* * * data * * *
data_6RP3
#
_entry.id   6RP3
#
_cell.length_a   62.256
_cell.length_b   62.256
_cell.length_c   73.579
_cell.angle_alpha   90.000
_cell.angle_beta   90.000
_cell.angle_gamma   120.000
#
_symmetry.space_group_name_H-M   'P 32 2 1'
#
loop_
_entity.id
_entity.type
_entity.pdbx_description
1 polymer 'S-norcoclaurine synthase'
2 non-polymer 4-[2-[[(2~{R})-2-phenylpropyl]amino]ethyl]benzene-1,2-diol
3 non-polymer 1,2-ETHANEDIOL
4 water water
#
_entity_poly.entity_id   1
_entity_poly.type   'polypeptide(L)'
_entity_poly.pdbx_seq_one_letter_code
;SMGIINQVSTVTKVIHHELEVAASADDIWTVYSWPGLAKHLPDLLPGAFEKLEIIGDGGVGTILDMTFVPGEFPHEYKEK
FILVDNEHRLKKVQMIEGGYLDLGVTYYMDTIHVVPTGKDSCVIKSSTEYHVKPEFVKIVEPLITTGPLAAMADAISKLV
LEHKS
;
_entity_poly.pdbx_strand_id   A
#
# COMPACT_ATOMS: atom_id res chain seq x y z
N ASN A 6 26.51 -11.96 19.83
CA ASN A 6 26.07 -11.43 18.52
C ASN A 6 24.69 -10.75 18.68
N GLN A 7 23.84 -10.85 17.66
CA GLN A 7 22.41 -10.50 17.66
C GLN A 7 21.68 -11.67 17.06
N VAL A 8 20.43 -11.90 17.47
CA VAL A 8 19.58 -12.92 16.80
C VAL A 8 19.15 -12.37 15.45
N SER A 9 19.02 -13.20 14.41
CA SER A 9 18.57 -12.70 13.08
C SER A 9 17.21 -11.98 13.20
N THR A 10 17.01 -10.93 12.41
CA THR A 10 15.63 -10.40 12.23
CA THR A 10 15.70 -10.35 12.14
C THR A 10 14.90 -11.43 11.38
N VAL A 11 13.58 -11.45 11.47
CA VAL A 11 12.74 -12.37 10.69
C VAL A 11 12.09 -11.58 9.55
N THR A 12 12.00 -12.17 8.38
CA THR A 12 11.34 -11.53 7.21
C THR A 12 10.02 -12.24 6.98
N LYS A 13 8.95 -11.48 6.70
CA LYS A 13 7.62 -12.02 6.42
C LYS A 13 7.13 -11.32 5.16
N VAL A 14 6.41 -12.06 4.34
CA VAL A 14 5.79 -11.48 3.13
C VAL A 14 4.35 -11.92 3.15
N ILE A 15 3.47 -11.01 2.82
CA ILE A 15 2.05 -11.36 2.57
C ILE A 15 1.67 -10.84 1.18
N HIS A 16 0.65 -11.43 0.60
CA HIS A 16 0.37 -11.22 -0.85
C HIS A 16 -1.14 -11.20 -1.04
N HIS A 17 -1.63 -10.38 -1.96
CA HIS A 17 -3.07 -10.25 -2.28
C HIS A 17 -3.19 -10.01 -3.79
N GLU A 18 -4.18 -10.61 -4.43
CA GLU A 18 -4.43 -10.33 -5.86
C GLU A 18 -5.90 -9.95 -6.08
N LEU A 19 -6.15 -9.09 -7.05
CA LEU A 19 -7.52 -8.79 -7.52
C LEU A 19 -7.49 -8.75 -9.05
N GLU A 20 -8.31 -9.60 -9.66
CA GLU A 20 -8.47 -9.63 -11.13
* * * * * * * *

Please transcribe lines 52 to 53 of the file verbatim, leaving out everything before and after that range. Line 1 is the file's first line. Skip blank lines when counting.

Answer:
N THR A 12 12.00 -12.17 8.38
CA THR A 12 11.34 -11.53 7.21